Thursday, March 20, 2014

Good sensations

This time last year I was still back home in Australia preparing to go to the USA for a season of racing. VISA delays meant that I did not leave until early April so I had a lot of early season preparation. 

This year has been very different. I have been racing since January and this weekend will be my 22nd race for the season! And there is plenty more to come. 

On top of the heavier schedule, the racing here in Europe is much harder. The level of the field is higher and it reflects in the speed of the race. More people are wanting to get into the early breakaway which means that the race goes much faster from the start. In today's GP Nobili, we covered the first 100km in less than 2hrs!

Climbs are longer, higher, faster and there is more of them. Couple this with more riders in the race and smaller roads, and it means that position in the peloton is the most important element of the race. If you are not at the front of the race, then you have no chance of finishing at the front of the race. The problem is, you are fighting with 200 guys for the same position on the road! If you are at the back of the race, or even in the middle, you have to brake and sprint out of every corner and fight for your place. There are more crashes, more risk and you use much more energy than the guys at the front. 

So far, the 2014 season has been a big learning curve but, as they say, what doesn't kill you only makes you stronger. I am definitely in better shape than last year but the harder racing means I feel like I am not going as good!

Tuesday, March 11, 2014

Vuelta Mexico estar loco!

4 days before the start of the Vuelta Mexico, we were still unsure if the race was going ahead as we had very little details of the event and no itinerary. The race route was found online but it changed on a daily basis. At one point, it contained a 100km individual time trial but 24hrs later, this changed to 2.5km!

Despite this, we arrived in Mexico City the day before the race. Although Mexico City is not at the top of a mountain peak, it has a deceptively high altitude of 2500m. This means that riding a bike felt like someone was standing on your chest while you tried to breath.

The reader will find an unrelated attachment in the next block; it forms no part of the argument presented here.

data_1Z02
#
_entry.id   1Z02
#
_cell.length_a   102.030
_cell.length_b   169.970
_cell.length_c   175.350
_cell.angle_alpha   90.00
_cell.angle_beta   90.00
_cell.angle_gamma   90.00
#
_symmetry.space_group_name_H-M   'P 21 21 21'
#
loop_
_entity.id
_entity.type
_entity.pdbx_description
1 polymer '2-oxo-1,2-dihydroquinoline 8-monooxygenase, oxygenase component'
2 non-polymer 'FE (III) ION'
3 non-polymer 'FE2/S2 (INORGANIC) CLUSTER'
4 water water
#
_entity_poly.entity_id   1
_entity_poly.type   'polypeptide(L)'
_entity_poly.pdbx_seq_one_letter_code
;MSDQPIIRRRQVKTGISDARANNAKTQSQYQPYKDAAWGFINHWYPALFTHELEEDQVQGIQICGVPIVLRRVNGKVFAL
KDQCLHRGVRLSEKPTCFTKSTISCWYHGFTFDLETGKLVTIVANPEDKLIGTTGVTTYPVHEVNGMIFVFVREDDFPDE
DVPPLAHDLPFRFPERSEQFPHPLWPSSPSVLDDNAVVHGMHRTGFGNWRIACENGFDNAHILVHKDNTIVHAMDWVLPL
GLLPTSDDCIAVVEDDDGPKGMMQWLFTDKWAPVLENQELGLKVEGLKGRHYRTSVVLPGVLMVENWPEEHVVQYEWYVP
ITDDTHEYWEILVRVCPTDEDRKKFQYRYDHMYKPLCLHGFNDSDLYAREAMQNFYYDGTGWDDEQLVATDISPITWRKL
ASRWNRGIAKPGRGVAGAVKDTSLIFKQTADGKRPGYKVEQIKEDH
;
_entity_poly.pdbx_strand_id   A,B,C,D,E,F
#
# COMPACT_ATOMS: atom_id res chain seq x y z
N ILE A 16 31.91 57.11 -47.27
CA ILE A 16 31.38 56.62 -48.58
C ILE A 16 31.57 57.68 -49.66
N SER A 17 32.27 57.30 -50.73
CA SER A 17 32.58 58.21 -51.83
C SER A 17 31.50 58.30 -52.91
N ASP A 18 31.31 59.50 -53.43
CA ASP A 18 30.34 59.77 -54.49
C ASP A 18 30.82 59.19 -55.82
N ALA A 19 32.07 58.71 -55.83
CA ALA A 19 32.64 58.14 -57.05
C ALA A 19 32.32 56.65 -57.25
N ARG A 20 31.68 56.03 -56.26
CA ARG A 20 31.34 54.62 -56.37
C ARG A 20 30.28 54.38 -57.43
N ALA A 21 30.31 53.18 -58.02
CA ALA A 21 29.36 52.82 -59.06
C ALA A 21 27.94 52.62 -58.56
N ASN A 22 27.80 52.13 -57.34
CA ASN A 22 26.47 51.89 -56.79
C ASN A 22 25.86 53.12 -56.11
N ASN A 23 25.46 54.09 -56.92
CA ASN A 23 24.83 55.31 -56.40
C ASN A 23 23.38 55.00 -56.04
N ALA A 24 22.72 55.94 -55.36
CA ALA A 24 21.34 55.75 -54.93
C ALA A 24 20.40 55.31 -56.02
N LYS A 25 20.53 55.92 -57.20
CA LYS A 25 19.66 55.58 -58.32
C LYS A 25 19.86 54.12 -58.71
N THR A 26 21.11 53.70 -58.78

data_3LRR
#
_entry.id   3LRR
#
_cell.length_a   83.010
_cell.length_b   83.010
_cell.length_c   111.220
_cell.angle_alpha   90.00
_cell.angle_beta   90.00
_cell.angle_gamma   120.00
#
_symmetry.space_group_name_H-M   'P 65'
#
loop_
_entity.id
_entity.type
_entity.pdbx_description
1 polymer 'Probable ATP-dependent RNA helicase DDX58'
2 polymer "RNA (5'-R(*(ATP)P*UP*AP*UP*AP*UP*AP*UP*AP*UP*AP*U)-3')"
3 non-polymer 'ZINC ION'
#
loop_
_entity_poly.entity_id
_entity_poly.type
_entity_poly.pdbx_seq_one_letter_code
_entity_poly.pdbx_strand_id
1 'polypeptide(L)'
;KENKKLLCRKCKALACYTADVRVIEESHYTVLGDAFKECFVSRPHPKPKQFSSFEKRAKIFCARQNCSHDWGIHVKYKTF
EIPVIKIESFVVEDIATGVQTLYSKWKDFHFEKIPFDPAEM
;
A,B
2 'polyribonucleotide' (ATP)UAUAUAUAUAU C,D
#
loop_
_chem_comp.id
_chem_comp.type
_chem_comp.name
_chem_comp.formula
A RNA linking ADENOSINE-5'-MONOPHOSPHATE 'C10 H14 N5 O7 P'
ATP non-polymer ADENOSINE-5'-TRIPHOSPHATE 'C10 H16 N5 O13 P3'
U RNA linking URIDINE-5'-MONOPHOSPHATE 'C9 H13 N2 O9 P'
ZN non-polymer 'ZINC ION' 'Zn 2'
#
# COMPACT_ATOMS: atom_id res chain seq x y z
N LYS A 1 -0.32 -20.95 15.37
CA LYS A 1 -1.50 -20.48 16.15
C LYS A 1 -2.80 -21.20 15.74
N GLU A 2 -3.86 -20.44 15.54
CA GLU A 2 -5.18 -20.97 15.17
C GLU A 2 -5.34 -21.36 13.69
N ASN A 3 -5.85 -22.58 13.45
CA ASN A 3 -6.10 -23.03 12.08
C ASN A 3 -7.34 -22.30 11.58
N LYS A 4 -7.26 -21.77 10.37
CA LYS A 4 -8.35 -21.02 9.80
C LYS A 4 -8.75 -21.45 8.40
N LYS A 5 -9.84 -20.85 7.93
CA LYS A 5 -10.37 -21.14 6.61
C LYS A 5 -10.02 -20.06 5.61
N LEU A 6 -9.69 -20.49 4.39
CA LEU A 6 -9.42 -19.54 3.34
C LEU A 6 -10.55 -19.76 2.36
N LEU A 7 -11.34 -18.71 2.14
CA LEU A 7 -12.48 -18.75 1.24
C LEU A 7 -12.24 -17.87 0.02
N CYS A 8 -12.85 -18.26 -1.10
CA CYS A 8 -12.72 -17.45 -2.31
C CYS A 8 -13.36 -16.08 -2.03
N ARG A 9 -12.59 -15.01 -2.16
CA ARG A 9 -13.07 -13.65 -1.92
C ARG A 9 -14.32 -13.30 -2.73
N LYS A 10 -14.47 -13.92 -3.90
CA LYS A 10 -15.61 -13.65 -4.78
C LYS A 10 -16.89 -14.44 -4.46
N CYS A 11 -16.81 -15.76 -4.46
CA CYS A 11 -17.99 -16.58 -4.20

Stage 1 was a relatively short stage of 81km but started with a 30km climb up to 3000m of elevation. Within 5km of starting, riders were struggling to get oxygen and dropping off the back of the bunch. Altitude is a cruel beast. 

Before the start of stage 2, we were told that there was a number of speed bumps during the stage. In fact, there was over 180 speed bumps in just 145km of racing. 

The stage started with a fast downhill section before a short climb and another steep descent. We started the first downhill section at speeds around 70kph when the lead vehicles hit a small problem. Bikes could easily maintain their speed over the speed bumps but the cars struggled to take them at high speed. Halfway down the hill, the neutral spares vehicle at the front of the race hit a speed bump and it's roof racks (and bikes) came flying off!

The race went past without any problems but it meant we had no lead vehicle anymore and we were basically riding alone on the roads of Mexico! When we began the first climb, the cars eventually caught up and neutralised the race.

This turned out to be extremely lucky, as we began the second descent, we hit a section of cobble stones. This was not your typical cobble stones that you could ride over with relative ease. This was more like a bunch of rocks that someone had thrown on the ground and called it a road. 

Water bottles went flying, tyres exploded all through the bunch and riders crashed as they tried to navigate their way through the chaos. Once the race started again, it only got worse as cracks in the road that were wide enough put your hand in, caused even more crashes, punctures and general craziness. 

Many riders were left stranded on the side of the road as their team cars were held up while trying to help others or slowed by the endless speed bumps! As the race continued on, many were still trying to catch up but thanks to all of the obstacles, it made it almost impossible to maintain any speed! At the end of the stage, some riders finished over 1hr behind the winner after being left alone and getting lost!!
Over the next couple of days, many riders including myself, suffered a case of Montezuma's Revenge after some consuming some dodgey food and the race became more about survival than anything else. The altitude eventually got the better of me and I withdrew from the race. 
By the time the last stage rolled around, many were pretty keen to leave, especially the rider that had his bike stolen at gun point before the start of the stage! 
Needless to say, the Vuelta Mexico was an experience that I won't forget. Everything about it was crazy!!